Mission Maxi Version 1

Thanks to a very laid back and quiet Saturday morning, I managed to finish my first version of the Mission Maxi… and I don’t get to keep it. While test fitting the dress, Taylor walked in and liked it so much, she tried it on and we both thought it look better on her than me – so it’s hers. Now that I’ve noted what changes I’d like to make my second time around, I’m ready to start on my polka dot version. Since this is a (fairly) new pattern company and a highly ‘pinned’ pattern, I’m sure you all are ready for a review – so here it is:

Pattern Description: From the pattern: “A soft free flowing maxi dress sewing pattern with plenty of options to choose from: tank top maxi, halter top maxi, and godet back maxi. Views A and B can be made as tank tops too! The pattern booklet includes a glossary of terms, metric conversion chart, and illustrated instructions in color. Full size pattern pieces in sizes 2 to 18 accompany the booklet.”

Pattern Sizing: 2-18, I made a size 10. The finished dress is very fitted, so if you are looking for a looser fitting garment then I would recommend going up a size or two.

Did it look like the photo/drawing on the pattern envelope once you were done sewing with it? Yes, definitely.

Were the instructions easy to follow? I thought so, although this is a fairly straightforward design. There are lots of illustrations that accompany the written directions as well as tips for working with knits on a home sewing machine so this is a good beginner pattern.

What did you particularly like or dislike about the pattern?
Likes: I think that this is a great basic pattern (wardrobe builder) than can be dressed up or down depending on the fabric or style you chose. It also sews up easily and quickly.
Dislikes: I’m not particularly fond of how the binding is appliedfinished around the neckline and arms (I’m guessing it’s designed this way so that it’s easier for the beginner to construct this dress and so that the binding works with all dress sizes). However, it doesn’t bother me enough to want to change it for future versions either.

Fabric Used: A stripe rayon jersey from

Pattern alterations or any design changes you made: None, in fact, I didn’t even have to take up the hem on this one (in the photo, the dress hasn’t been hemmed yet).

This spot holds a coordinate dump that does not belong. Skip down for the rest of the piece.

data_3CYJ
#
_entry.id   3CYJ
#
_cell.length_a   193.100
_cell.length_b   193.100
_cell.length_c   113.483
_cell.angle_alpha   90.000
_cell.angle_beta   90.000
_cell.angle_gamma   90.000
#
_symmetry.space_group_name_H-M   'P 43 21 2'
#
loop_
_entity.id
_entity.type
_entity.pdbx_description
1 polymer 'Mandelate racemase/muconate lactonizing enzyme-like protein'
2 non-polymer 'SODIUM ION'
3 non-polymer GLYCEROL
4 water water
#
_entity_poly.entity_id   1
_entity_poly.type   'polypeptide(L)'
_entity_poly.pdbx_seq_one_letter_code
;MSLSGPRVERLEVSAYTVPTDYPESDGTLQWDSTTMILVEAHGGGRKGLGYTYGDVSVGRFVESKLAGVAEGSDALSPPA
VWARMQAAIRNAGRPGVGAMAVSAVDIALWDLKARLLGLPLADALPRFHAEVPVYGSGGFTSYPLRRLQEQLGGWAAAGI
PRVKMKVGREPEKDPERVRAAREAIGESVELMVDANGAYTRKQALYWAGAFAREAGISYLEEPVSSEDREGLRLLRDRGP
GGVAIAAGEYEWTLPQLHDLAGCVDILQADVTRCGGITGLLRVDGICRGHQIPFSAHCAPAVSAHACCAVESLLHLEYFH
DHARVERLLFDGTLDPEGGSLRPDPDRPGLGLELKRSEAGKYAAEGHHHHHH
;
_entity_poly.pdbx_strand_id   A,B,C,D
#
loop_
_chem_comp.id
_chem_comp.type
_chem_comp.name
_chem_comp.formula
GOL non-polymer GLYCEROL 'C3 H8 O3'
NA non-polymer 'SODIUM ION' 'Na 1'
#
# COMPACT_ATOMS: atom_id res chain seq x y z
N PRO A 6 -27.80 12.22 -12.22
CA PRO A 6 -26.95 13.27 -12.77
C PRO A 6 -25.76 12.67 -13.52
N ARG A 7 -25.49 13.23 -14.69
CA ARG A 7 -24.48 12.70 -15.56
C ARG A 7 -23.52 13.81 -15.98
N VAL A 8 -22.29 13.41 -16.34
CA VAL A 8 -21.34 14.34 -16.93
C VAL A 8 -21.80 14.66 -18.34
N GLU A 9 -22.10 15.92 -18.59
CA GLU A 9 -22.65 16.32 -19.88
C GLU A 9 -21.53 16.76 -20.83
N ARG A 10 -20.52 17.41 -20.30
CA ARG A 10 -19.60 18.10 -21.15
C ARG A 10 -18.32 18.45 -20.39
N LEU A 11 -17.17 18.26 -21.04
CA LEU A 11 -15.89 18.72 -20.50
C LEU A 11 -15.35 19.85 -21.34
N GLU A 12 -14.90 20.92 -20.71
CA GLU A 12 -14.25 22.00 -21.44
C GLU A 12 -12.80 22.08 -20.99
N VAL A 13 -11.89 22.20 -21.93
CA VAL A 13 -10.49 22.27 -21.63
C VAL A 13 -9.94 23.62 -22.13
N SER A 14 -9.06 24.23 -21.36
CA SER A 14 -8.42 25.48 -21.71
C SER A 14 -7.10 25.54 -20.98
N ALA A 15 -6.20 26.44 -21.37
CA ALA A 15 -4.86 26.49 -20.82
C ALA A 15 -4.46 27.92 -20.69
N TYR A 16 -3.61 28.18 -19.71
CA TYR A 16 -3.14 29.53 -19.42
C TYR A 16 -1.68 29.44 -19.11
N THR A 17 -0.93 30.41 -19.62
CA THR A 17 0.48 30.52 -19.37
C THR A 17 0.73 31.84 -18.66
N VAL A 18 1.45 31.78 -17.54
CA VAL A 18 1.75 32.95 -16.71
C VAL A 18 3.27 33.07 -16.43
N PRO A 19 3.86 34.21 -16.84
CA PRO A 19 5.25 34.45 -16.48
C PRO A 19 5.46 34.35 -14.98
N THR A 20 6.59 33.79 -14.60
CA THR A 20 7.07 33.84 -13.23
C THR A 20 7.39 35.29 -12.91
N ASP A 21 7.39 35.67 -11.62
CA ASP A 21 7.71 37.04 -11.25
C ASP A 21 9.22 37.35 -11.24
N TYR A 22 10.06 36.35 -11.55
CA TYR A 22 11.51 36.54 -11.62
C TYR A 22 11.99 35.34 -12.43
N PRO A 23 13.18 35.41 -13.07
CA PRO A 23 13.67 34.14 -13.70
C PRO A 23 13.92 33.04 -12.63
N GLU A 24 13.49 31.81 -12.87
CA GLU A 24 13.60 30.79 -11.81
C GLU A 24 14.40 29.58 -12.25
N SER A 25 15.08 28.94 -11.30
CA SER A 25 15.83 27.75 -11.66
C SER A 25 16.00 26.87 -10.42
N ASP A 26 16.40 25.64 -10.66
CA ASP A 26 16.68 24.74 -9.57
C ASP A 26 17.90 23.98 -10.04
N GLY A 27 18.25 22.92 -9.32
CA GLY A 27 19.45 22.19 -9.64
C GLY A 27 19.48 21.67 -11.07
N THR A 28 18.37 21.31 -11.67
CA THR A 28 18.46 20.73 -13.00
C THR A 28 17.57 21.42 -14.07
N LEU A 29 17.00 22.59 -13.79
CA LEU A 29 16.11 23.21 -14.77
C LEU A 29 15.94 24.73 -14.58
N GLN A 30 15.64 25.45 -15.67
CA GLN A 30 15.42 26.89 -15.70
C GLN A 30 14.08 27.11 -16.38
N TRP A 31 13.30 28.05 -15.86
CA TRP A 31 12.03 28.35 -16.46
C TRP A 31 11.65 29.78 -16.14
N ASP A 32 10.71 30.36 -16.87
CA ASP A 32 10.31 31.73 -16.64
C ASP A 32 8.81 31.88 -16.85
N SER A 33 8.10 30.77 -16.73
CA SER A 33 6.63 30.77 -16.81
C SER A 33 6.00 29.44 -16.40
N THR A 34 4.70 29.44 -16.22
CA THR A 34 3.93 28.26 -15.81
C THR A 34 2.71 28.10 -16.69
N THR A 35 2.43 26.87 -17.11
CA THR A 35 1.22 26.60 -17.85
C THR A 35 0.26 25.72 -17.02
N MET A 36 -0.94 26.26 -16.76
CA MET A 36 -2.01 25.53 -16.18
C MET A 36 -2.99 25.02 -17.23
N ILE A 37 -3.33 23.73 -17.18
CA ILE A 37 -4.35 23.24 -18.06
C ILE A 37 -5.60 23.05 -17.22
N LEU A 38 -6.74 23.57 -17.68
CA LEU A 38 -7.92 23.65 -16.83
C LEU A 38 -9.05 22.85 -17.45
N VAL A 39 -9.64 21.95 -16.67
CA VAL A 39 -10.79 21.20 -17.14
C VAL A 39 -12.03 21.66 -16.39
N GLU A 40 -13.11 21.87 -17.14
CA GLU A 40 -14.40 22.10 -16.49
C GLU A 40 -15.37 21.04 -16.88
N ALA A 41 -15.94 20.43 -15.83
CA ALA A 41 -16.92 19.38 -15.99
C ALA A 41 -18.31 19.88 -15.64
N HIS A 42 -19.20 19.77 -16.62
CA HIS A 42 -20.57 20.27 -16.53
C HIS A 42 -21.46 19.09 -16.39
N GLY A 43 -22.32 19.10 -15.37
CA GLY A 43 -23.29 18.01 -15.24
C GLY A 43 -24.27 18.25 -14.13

Would you sew it again? Would you recommend it to others? Yes and yes.

Conclusion: A wonderful basic, wardrobe builder pattern!

McCall 6069

Since my Vogue dress didn’t quite work for me, I was scrambling to find something that would work for this past weekend’s wedding. I recently picked up McCall 6069 and searched the stash for a fabric that might work….. I settled on a black, floral jersey that I had purchased a long time ago at a Joann’s clearance sale.

Overall, this dress was a great replacement – it was comfortable to wear (although I eliminated the back strap across the neck and I have a feeling I wouldn’t have had ‘shoulder slippage’ if I would have kept it), easy to sew, and best of all, it has pockets! Even though this dress was labeled as ‘1 hour’, I found it took longer than that to sew (closer to two) so be sure to allot yourself enough time to make this dress. For anyone thinking that you need a serger to sew up jerseys: I made this dress exclusively on my sewing machine!

Project Details:

Vogue 6069, View A

Black floral jersey from Joann’s

Materials & Cost:

McCall’s Tunic

I thought it was time to finally make something just for me. A few weeks ago, I picked up McCall 6287 and some gorgeous black jersey. It’s been staring at me ever since so I decided to put it to good use…. I should have done it sooner, this was probably one of the EASIEST patterns that I’ve ever made. In fact it was so easy, I had to re-read the directions 3 or 4 times to make sure that I wasn’t just imagining how simple it was! What makes this particular pattern such a piece of cake? Raw edges – because you’re working with jersey, you don’t have to finish the edges of your material (they won’t ravel or fray). However, this does mean that you’ll need to carefully cut your material to make sure all the edges are smooth and don’t have any ‘burrs’. The sewing is only 4 steps making it a perfect pattern for the beginner or someone just wanting to try out using knit material – I HIGHLY recommend this pattern!

Project Details:

McCall’s 6287, View A

Black jersey from Sew Much

Materials & Cost: